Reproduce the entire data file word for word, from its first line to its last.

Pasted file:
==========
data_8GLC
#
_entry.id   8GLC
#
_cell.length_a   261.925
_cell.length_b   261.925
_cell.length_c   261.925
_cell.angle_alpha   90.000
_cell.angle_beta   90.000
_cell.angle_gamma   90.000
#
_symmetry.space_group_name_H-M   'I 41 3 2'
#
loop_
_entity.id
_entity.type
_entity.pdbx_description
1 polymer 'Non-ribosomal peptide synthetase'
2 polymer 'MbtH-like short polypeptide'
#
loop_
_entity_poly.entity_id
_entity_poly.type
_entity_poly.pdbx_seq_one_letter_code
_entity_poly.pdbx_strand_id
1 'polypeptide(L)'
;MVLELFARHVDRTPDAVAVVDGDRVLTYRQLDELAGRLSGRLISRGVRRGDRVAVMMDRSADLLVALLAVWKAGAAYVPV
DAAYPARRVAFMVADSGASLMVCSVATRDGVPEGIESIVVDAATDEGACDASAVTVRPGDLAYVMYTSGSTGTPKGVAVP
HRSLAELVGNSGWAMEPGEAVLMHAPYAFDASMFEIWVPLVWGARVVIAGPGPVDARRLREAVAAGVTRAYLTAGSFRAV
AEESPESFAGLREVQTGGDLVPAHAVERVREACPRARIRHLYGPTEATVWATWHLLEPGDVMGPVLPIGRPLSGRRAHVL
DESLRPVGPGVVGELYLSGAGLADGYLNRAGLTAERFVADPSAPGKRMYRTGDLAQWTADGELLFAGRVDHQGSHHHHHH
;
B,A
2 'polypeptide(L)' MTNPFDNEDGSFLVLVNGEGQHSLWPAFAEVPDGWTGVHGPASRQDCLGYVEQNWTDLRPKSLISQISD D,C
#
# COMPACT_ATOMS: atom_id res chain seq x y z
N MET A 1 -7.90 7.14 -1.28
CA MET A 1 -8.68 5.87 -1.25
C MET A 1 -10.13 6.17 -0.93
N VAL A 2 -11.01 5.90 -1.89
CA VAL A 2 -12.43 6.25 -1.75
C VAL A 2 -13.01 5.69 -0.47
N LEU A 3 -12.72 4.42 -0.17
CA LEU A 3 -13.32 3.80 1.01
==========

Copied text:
data_8GLC
#
_entry.id   8GLC
#
_cell.length_a   261.925
_cell.length_b   261.925
_cell.length_c   261.925
_cell.angle_alpha   90.000
_cell.angle_beta   90.000
_cell.angle_gamma   90.000
#
_symmetry.space_group_name_H-M   'I 41 3 2'
#
loop_
_entity.id
_entity.type
_entity.pdbx_description
1 polymer 'Non-ribosomal peptide synthetase'
2 polymer 'MbtH-like short polypeptide'
#
loop_
_entity_poly.entity_id
_entity_poly.type
_entity_poly.pdbx_seq_one_letter_code
_entity_poly.pdbx_strand_id
1 'polypeptide(L)'
;MVLELFARHVDRTPDAVAVVDGDRVLTYRQLDELAGRLSGRLISRGVRRGDRVAVMMDRSADLLVALLAVWKAGAAYVPV
DAAYPARRVAFMVADSGASLMVCSVATRDGVPEGIESIVVDAATDEGACDASAVTVRPGDLAYVMYTSGSTGTPKGVAVP
HRSLAELVGNSGWAMEPGEAVLMHAPYAFDASMFEIWVPLVWGARVVIAGPGPVDARRLREAVAAGVTRAYLTAGSFRAV
AEESPESFAGLREVQTGGDLVPAHAVERVREACPRARIRHLYGPTEATVWATWHLLEPGDVMGPVLPIGRPLSGRRAHVL
DESLRPVGPGVVGELYLSGAGLADGYLNRAGLTAERFVADPSAPGKRMYRTGDLAQWTADGELLFAGRVDHQGSHHHHHH
;
B,A
2 'polypeptide(L)' MTNPFDNEDGSFLVLVNGEGQHSLWPAFAEVPDGWTGVHGPASRQDCLGYVEQNWTDLRPKSLISQISD D,C
#
# COMPACT_ATOMS: atom_id res chain seq x y z
N MET A 1 -7.90 7.14 -1.28
CA MET A 1 -8.68 5.87 -1.25
C MET A 1 -10.13 6.17 -0.93
N VAL A 2 -11.01 5.90 -1.89
CA VAL A 2 -12.43 6.25 -1.75
C VAL A 2 -13.01 5.69 -0.47
N LEU A 3 -12.72 4.42 -0.17
CA LEU A 3 -13.32 3.80 1.01